• The Ordeal where the hero meets and overcomes a major obstacle. Done well, this could be mistaken for the climax, but it is not. It’s a changing moment where this adversity prepares them for what’s to come. 
  • Reward, where upon surviving the ordeal the protagonist gains an item, insight, or power. Armed with this new resource, ultimate victory is ahead. 
  • The Road Back. The protagonist realizes they aren’t finished fighting, that in fact their reward may have come at a cost that makes failure more likely. They take lumps and may lose hope at this darkest point thus far. 
  • Resurrection, in which the final challenge is approached, attacked, and overcome. In this test, all the lessons, resources, friends, and powers the hero has gained come into meaningful play. 
  • Return With the Elixir, our denouement. The hero returns to their old life or establishes a new one, either way to the accolades of the people of their world. 

This is a simplified version of Campbell’s full text, but if you compare it to any book or movie you like you can find its elements right there. 

5. 5-Act Shakespearean

If you remember your high school English class, you might recall how Shakespeare’s plays were split into either three or five acts. Thus splits the core elements of your story into three or five satisfying sections, each of approximately equal length, and each with a meaningful threshold that moves from one to the next. 

A five act structure follows much of the same course as the three-act structure described earlier, cut more finely:

  • ACT ONE introduces main characters, world elements, and back story. It ends with the inciting incident, which either spells out or foreshadows the story’s central conflict. 
  • ACT TWO sees the conflict increase while the main character or characters try to achieve their goals. This might be a single, significant attempt or a series of smaller iterations. Each might end in failure, or in a small success that gathers resources toward the final confrontation.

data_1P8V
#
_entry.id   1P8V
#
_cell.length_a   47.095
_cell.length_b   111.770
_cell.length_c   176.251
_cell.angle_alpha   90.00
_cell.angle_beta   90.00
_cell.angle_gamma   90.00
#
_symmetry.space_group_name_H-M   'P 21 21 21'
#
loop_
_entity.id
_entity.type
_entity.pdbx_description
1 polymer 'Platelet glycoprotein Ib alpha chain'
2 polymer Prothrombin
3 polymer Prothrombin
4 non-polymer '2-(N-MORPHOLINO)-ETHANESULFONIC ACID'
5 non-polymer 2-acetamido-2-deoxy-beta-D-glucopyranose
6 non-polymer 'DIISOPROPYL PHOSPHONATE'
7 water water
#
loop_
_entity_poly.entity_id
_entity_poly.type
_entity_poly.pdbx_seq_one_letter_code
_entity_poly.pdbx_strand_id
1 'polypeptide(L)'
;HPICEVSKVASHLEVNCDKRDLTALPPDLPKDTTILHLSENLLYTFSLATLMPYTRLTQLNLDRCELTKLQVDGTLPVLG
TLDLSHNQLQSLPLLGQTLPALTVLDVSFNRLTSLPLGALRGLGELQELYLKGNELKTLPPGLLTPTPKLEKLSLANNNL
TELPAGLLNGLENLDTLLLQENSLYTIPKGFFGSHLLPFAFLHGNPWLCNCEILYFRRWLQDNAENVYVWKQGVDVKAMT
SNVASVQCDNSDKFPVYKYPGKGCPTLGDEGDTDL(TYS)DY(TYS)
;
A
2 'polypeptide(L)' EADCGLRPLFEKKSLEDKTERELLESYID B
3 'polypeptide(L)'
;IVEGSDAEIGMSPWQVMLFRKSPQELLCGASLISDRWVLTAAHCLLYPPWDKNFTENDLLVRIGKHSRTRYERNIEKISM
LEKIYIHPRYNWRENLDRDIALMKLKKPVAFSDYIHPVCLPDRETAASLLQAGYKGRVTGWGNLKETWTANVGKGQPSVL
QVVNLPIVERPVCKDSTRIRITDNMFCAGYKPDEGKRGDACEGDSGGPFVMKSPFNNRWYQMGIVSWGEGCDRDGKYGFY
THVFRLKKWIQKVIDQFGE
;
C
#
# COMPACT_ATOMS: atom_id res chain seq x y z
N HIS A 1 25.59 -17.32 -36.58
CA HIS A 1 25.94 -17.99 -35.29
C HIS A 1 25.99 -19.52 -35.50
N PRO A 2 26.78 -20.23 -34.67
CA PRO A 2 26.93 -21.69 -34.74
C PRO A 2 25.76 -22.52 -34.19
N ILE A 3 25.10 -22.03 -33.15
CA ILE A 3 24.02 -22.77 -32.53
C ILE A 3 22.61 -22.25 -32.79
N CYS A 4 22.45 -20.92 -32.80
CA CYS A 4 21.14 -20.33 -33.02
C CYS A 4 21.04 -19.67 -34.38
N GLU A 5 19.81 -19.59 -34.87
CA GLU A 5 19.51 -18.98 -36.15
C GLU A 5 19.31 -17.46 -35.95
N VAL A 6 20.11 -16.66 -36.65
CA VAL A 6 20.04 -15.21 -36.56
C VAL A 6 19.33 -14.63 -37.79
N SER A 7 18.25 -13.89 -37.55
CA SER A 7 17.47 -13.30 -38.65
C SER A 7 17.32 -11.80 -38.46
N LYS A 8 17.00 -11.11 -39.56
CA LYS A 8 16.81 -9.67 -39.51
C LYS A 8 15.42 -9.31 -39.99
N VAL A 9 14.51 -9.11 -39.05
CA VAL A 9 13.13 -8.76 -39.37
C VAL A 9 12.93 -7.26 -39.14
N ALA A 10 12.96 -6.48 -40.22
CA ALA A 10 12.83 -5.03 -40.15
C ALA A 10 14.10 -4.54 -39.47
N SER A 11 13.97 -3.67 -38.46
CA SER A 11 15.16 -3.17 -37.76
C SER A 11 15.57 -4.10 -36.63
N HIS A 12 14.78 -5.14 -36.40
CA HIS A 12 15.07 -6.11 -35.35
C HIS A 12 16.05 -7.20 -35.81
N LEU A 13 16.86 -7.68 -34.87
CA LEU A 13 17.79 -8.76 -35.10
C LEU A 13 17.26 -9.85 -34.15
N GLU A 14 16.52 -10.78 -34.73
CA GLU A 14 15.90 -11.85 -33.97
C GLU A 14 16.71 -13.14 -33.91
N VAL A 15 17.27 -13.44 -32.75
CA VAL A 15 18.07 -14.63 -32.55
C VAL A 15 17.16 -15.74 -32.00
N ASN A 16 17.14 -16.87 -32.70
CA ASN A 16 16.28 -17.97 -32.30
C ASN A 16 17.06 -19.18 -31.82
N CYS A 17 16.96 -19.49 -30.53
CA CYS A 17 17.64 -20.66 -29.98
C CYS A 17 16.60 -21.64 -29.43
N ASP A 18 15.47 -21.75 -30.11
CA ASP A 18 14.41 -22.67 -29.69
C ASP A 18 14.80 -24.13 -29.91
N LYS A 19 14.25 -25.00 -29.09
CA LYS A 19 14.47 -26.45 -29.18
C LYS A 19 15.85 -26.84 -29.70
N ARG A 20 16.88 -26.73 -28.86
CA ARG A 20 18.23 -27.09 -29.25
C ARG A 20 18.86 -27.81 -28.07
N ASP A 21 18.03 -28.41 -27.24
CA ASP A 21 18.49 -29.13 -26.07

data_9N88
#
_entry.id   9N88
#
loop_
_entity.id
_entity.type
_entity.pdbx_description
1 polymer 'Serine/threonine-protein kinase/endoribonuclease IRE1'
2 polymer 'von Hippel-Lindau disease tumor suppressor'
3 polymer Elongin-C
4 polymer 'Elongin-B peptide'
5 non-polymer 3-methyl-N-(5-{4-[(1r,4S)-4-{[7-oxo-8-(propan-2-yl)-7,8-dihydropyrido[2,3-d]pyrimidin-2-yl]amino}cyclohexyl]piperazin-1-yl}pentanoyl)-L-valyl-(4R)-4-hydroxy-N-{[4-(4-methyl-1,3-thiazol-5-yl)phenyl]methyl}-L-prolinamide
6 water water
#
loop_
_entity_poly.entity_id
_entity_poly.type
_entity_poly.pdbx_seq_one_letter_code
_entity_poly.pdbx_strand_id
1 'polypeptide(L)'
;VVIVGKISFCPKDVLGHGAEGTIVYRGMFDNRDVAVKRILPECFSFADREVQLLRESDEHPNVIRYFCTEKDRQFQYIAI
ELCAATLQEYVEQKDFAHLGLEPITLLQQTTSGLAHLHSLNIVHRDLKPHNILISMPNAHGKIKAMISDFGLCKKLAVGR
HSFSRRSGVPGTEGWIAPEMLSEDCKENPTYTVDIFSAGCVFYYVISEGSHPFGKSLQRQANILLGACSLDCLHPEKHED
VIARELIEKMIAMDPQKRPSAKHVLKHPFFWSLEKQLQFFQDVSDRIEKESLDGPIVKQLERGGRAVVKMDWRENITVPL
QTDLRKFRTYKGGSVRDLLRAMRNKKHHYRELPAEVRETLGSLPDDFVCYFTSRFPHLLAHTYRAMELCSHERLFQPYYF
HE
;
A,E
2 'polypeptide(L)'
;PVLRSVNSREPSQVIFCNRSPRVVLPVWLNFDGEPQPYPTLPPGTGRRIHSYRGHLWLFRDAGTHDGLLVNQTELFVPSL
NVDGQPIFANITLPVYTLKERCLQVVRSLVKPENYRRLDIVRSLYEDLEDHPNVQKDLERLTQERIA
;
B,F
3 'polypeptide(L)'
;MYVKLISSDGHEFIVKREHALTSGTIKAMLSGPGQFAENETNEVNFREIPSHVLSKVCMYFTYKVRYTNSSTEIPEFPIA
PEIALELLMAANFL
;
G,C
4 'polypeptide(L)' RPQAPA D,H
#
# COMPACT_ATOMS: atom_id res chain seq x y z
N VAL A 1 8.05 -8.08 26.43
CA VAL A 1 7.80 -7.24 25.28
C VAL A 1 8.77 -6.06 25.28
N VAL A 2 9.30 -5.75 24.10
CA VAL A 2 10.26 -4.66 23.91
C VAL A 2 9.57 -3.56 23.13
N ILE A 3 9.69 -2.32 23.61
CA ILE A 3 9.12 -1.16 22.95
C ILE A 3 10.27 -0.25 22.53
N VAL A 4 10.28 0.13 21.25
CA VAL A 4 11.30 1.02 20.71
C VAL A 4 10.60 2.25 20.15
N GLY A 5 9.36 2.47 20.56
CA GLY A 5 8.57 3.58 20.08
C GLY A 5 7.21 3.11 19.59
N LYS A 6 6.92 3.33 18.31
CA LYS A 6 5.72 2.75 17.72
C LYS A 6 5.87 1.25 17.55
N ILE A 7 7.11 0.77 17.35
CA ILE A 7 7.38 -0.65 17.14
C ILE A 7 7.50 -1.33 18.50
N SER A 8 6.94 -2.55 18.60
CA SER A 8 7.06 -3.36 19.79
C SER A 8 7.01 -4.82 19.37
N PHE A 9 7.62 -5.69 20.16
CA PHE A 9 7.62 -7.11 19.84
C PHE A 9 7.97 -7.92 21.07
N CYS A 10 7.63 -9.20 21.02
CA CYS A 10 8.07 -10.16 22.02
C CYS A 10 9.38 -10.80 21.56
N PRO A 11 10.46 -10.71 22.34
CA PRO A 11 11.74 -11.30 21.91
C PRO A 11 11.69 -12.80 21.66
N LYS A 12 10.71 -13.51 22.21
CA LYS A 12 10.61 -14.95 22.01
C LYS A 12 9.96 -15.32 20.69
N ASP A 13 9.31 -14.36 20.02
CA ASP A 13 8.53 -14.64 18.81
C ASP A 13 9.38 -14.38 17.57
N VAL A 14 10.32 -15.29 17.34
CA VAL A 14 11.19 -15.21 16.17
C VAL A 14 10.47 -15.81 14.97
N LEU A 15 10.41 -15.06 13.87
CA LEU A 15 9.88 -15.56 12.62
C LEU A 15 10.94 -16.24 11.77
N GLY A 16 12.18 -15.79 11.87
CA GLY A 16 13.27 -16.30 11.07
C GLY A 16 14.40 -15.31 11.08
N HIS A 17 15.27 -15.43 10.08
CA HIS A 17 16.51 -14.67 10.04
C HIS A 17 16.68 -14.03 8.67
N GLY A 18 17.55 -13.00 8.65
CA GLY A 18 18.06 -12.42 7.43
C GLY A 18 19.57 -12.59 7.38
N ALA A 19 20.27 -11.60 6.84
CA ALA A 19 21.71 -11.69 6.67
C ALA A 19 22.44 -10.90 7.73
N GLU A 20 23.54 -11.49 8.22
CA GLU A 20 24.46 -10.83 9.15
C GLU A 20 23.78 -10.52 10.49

• ACT THREE features a major confrontation. In some cases, this is the peak of the story. In others, it’s a big struggle that sets up the action of the following two acts. 
  • ACT FOUR deals with the fallout from the confrontation in act three. If act three was the peak action, this details the struggles and hardships (or joys and achievements) that come from it. If act three set up for a final confrontation, this act is when the main characters recover from an initial defeat and move toward final victory.
  • ACT FIVE resolves all the threads and conflicts of the earlier acts. It might be a climactic final battle, or a satisfying denouement of all story elements. It might be both.

Final fun note. Technically speaking, with this structure you have comedies and tragedies. In tragedies, almost everybody dies by the end. In comedies, almost everybody gets married at the end. You’ll see signs of this in long-running sitcoms to this day.

What If You’re a Pantser?

For those who aren’t sure:

  • Plotter (n): a writer who uses an outline or similar structure from the beginning of their writing process.
  • Pantser (n): a writer who prefers to write where the story tells them, then apply structure during editing. Also known as a “discovery writer”

Pantsers sometimes resist the idea of a set book structure, feeling that it inhibits their ability to explore and create during the initial drafts. That’s okay. If you prefer that writing experience you have two options. 

The first is to write where the story takes you, keeping a preferred structure in the back of your head. Most of the time, you’ll find these simple guiderails enhance your creativity by keeping you focused. The other is to finish your first draft without thought of outline and structure, then apply the structure that fits best onto what you’ve written.

Either way, the advice in today’s article applies to pantsers just as well as it does to plotters.